PNP drug rehab graduates 650K

The graduates represent 53.11 percent of the total 1,231,894 drug surrenderers who underwent the program running from one to three months.

More than 650,000 drug surrenderers have returned to their normal lives after undergoing rehabilitation programs of the Philippine National Police.

PNP Chief Gen. Rodolfo Azurin said a total of 654,228 drug users have graduated from the PNP-initiated Recovery and Wellness Program over a period of six years from July 2016 until October 2022.

The graduates represent 53.11 percent of the total 1,231,894 drug surrenderers who were received by the PNP to undergo the program which runs from one to three months.

He said rehabilitation in the ongoing illegal drugs campaign has gained ground with its holistic approach highlighted by education-based demand reduction.

He noted the successful culmination of the program for drug users who surrendered to authorities to undergo treatment.


The program is the centerpiece of the Anti-Illegal Drugs Operations through Reinforcement and Education or ADORE, which is the final phase of the PNP anti-illegal drugs strategy, the PNP chief said.

“This is the new face of the anti-illegal drugs campaign of the police that is at the fore of the national strategy against the country’s drug problem,” Azurin said in a statement on Thursday.

“We are hitting hard on the sources of illegal drugs to disrupt or break the supply chain. At the same time, we are pursuing the demand reduction strategy with renewed vigor by promoting drug abuse awareness prevention and resistance education, including the Department of the Interior and Local Government’s very own BIDA or Buhay Ingatan, Droga’y Ayawa program, among the vulnerable sectors of society,” he added.

Legal framework

Interior Secretary Benhur Abalos Jr. earlier said President Ferdinand “Bongbong” R. Marcos Jr. wants to continue the campaign against illegal drugs “within the framework of the law and with respect for human rights and with focus on rehabilitation and socio-economic development.”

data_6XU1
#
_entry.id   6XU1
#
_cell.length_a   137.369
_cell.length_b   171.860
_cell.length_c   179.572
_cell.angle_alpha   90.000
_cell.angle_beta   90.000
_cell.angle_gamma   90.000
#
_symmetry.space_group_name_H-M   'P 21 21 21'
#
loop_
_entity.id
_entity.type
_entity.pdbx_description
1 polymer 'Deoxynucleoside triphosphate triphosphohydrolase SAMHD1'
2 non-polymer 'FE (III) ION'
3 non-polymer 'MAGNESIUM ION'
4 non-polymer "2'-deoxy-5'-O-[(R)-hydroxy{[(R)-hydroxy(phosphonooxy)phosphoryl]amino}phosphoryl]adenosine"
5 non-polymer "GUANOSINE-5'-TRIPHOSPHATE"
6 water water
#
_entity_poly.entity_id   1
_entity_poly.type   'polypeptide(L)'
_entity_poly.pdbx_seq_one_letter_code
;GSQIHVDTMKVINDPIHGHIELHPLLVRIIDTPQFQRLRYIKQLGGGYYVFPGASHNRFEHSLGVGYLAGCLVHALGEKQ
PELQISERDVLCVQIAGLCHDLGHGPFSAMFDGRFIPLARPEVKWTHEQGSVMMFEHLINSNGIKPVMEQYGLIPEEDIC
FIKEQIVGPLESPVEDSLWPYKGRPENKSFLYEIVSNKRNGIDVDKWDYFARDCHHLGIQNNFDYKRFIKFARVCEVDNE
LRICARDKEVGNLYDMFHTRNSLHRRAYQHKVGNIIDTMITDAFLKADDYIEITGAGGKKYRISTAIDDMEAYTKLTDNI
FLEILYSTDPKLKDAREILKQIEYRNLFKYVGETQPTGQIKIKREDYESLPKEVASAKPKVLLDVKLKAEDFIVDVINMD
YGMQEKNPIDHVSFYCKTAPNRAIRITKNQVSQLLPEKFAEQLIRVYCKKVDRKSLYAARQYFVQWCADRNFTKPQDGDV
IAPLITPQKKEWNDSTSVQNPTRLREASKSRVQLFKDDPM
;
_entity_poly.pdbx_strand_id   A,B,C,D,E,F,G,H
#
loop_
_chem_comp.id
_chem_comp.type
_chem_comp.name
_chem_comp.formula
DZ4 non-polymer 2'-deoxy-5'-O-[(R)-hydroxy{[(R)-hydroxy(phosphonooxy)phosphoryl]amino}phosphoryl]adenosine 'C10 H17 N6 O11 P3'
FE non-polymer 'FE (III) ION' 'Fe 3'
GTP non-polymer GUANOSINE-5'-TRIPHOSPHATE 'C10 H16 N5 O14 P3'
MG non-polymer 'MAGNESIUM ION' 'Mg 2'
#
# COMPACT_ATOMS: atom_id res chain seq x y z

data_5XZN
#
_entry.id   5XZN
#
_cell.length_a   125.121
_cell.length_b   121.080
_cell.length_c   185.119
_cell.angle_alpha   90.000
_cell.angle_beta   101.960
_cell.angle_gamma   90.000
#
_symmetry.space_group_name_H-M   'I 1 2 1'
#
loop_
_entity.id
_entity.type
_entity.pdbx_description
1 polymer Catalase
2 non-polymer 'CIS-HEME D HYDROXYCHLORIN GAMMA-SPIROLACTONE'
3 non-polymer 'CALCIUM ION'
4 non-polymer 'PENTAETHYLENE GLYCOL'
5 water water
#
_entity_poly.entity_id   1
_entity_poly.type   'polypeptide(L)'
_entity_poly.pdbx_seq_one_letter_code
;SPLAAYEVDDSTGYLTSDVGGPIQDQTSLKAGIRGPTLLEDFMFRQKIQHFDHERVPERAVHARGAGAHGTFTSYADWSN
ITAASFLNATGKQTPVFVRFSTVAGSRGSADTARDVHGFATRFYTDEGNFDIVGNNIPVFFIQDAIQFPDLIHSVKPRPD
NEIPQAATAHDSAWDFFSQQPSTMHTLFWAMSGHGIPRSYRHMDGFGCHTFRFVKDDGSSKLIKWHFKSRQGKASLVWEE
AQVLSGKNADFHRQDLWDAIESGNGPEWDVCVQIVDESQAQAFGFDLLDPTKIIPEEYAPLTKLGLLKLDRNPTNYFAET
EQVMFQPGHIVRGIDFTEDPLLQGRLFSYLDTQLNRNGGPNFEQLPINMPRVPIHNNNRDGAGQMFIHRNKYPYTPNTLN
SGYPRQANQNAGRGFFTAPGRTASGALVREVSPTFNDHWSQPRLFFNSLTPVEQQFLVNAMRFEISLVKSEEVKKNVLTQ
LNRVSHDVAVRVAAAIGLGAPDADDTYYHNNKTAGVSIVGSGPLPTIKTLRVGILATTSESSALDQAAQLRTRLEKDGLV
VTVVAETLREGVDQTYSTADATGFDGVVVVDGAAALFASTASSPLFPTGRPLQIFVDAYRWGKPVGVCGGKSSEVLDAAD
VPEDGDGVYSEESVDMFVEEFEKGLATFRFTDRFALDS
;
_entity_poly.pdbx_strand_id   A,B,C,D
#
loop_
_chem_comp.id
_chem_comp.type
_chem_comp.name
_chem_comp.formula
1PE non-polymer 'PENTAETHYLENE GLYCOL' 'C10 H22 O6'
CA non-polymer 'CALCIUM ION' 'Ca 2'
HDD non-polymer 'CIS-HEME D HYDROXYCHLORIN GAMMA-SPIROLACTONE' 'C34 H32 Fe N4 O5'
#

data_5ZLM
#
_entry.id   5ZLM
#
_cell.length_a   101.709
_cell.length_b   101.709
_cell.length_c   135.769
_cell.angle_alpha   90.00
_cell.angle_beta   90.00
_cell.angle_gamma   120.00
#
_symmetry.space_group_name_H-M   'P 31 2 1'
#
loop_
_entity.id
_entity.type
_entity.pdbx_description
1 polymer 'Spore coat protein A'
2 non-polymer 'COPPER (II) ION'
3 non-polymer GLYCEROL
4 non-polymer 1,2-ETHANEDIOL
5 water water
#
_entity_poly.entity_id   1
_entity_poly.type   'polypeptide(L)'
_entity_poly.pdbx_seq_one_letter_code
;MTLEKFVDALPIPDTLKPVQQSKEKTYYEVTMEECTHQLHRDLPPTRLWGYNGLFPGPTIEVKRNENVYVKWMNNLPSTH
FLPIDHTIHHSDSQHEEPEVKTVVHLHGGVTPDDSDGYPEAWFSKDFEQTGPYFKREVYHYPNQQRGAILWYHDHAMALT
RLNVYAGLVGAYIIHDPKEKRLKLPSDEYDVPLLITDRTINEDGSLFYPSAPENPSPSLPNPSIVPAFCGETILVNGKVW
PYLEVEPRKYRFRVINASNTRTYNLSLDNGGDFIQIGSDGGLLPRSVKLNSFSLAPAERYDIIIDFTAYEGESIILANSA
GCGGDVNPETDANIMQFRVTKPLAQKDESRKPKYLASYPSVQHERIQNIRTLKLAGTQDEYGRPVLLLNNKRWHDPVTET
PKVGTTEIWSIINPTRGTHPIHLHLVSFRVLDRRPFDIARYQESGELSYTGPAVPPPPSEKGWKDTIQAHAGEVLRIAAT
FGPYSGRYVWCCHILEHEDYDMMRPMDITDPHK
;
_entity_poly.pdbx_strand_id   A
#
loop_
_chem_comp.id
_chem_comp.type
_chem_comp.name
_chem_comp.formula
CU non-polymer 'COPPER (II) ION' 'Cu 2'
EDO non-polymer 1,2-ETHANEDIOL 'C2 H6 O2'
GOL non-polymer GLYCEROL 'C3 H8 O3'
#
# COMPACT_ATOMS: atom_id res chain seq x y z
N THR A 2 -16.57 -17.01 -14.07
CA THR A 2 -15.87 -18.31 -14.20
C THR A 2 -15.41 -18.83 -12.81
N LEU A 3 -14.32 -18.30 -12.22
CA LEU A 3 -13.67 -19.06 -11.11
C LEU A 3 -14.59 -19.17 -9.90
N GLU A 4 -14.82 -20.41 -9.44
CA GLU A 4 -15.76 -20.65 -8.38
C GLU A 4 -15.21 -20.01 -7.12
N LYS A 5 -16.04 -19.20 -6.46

He said the BIDA advocacy program banks on the best practices of the past DILG programs against illegal drugs and now focuses on combatting the problem via demand reduction.

“The war on drugs is like a tree. We need to address the root of the problem — unemployment, lack of education, the family, all of these so we could ensure a decrease in the demand for drugs,” Abalos said.

It also requires support from local government units, partner government agencies, local stakeholders, and organizations to effectively advocate drug demand reduction to all sectors of the community.

Raise awareness

“We urge the different government agencies, the church, the school, private organizations, let us help one another in this war against drugs. Let us work together, especially the youth. Let us be united.

Let us fight all social ills,” Abalos said.

“By raising awareness and encouraging participation from all sectors of the community in drug demand reduction, we can address the perennial problem of illegal drugs, which threatens peace and order and cause crimes in communities,” he added.

Abalos said BIDA specifically aims to strengthen institutions in the implementation of drug reduction activities, encourage multi-sectoral participation, secure commitments from national government agencies and partner organizations, and raise awareness through information, education, and communication materials.

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